You can also take breakfast here, or a leisurely, three course lunch on sea days that feels pretty damned indulgent.
There’s a separate, extra charge, themed Indian dinner served each night in Fusion, a carefully partitioned upper deck enclave of the Plantation Buffet. It features authentically costumed serving staff, and a wealth of main courses running from Lamb Rogan Josh through to Grilled Prawns. It’s as much about theatre as taste and, for a special occasion, I definitely recommend trying it at least once.
We never got to try The Grill, a more intimate ‘Surf and Turf’ style extra charge venue, located right forward on Deck Twelve, but I got great feedback from those who did. It’s definitely on my ‘must do’ list for next time.
If, like me, you find it difficult to walk past a cake shop without at least window shopping, then the Hemmingways Bistro on Deck Five is somewhere that you should definitely check out. It has cookies, and cake wedges as large as door stops for sale all day long, and well into the evening. Cunningly displayed in large, well lit open cabinets, this is the sort of place that your nutritionist will have nightmares about. Fortunately, he/she is unlikely to be on board…..
Free tea and coffee is available at the Plantation Buffet all day and night, and many cabins come complete with tea and coffee making trays, too- a welcome treat after a bracing stroll around some chilly Northern European capital.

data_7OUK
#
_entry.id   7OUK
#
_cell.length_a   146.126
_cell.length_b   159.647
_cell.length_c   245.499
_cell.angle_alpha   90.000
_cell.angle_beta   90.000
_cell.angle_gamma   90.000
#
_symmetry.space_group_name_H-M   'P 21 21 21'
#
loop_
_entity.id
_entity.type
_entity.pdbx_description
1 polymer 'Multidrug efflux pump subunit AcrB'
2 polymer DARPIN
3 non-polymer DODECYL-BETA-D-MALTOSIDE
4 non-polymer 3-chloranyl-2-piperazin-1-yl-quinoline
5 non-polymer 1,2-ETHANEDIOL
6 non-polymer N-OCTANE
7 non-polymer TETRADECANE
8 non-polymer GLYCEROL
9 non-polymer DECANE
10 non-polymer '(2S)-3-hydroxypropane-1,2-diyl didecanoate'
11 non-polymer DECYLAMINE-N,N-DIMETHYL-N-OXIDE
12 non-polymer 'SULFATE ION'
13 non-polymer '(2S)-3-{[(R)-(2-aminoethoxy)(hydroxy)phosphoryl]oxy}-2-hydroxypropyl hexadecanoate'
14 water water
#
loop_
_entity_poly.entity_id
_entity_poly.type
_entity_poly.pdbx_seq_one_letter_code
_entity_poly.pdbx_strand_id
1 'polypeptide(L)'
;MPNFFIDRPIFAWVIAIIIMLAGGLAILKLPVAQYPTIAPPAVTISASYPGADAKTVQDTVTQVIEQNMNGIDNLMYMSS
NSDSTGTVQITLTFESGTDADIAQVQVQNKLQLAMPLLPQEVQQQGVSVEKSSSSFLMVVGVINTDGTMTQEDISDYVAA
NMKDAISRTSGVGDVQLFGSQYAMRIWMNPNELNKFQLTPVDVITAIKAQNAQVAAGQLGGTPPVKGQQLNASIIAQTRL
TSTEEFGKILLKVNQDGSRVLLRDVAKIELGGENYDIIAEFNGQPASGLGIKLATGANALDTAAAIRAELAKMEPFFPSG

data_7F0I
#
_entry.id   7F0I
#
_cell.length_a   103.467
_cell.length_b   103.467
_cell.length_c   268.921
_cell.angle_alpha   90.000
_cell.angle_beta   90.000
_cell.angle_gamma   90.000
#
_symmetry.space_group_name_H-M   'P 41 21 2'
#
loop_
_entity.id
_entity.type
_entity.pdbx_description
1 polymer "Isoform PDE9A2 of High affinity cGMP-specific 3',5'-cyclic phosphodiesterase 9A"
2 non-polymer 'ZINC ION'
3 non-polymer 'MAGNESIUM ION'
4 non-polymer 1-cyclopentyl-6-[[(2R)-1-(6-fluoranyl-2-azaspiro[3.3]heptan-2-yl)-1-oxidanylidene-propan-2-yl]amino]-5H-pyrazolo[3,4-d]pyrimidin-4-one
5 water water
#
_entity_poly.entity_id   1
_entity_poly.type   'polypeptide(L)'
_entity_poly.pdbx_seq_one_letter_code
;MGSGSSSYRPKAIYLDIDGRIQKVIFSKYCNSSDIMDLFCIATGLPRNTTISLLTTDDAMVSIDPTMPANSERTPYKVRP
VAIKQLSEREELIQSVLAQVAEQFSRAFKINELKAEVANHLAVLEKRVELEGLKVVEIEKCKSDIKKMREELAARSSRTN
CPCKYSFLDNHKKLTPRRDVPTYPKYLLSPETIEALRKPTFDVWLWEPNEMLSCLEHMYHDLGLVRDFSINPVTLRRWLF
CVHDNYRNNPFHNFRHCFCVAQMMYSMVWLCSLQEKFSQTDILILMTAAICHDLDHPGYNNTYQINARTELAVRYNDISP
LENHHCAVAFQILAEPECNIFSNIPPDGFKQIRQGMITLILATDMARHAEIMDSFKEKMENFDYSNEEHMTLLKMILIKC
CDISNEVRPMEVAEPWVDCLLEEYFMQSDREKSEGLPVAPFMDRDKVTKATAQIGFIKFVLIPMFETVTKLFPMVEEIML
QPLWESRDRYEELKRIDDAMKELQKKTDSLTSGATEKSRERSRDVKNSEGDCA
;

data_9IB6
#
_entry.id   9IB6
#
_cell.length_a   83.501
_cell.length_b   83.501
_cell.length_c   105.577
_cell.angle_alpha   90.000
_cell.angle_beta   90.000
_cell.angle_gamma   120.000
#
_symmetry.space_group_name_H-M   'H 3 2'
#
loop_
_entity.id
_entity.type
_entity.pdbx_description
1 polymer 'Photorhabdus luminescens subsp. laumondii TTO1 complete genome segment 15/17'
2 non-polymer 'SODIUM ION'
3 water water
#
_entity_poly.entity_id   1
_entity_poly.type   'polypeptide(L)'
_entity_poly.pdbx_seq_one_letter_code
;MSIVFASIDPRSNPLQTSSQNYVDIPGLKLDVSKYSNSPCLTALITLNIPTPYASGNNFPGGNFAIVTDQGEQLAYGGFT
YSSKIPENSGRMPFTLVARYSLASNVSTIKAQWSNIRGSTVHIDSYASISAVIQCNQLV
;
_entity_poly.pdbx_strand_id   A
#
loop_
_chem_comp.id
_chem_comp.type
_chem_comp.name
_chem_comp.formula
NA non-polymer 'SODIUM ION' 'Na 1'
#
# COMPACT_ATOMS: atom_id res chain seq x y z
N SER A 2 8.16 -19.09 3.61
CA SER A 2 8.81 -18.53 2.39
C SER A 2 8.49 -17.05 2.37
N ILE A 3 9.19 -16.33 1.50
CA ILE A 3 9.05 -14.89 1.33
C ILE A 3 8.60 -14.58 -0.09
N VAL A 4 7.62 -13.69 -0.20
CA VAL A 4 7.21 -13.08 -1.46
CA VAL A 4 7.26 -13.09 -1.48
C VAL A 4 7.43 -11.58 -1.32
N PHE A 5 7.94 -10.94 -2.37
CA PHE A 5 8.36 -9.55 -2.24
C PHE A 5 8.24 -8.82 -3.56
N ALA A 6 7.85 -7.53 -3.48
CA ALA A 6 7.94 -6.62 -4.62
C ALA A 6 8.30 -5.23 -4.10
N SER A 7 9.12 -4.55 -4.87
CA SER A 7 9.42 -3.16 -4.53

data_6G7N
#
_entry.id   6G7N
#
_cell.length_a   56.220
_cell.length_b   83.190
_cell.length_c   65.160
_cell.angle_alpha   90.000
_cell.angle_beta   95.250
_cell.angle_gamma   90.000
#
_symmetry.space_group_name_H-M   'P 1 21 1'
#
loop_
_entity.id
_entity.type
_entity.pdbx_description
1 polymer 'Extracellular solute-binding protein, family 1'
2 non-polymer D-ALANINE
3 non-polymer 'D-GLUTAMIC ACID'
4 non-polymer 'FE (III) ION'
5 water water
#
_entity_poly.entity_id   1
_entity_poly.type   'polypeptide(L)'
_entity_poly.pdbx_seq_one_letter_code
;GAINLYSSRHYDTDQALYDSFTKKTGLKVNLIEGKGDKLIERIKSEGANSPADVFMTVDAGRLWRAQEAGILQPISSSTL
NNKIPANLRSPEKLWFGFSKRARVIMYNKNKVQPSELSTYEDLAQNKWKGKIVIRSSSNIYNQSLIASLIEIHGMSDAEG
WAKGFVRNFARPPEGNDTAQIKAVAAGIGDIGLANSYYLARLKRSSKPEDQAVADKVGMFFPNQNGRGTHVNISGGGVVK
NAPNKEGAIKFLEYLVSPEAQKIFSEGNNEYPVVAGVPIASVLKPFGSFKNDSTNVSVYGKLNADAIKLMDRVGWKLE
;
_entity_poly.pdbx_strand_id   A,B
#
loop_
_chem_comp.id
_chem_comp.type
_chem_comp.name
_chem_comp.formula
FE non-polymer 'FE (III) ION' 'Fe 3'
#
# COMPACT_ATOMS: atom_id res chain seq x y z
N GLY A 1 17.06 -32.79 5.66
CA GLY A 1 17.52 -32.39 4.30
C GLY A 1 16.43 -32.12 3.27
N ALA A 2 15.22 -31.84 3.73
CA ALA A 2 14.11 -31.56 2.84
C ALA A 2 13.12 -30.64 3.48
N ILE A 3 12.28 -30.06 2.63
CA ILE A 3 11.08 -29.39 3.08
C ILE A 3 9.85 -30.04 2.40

Naturally, the larger size of this ship allows for a bigger entertainment handle, with more-and larger-public rooms. The three story high, oval shaped Embarkation Lobby on Deck Five gives the ship a quite striking, mauve accented focal point, complete with comfy seating and a split level staircase that leads up to the next two levels. Only the staircase wall is a disappointment; it’s a bit stark for such a large, open space, and it would definitely benefit from some kind of decorative embellishment.
Raffles is a great people watching space up on Deck Six, with views out along the Atrium, and down along the shopping arcade that throngs the edges of the space. Though popular, it seemed to be more of thoroughfare- a kind of maritime crossroads, if you will-than a space where people genuinely lingered. That said, we were on a short, port intensive cruise, so maybe that came into play as well.